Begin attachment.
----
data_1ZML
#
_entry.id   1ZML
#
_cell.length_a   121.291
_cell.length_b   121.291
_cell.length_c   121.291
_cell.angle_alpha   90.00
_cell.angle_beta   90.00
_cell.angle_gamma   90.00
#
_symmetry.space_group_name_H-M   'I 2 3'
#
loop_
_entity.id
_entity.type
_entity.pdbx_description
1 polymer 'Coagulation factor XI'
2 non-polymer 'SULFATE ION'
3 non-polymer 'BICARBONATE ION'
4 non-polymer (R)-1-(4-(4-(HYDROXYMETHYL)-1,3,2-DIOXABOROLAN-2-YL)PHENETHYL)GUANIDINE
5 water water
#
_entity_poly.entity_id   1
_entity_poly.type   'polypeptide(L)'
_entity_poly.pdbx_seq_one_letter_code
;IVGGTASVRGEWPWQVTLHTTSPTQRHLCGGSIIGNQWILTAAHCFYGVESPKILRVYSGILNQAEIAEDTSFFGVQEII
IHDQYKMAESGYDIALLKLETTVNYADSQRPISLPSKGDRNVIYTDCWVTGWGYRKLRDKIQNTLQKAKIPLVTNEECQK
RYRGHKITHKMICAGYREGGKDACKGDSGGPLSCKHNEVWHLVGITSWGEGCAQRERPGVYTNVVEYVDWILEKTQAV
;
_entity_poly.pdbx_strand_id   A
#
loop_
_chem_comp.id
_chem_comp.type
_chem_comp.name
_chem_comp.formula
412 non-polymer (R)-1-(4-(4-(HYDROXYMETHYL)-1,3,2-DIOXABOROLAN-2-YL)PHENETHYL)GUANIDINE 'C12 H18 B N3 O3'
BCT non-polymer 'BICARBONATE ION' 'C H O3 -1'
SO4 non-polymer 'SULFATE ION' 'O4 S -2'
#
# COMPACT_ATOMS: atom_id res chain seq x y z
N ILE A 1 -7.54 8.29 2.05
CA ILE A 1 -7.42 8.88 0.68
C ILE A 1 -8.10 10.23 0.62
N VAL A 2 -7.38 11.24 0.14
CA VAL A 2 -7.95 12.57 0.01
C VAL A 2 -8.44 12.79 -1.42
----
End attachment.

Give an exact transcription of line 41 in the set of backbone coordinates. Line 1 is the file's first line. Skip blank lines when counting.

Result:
#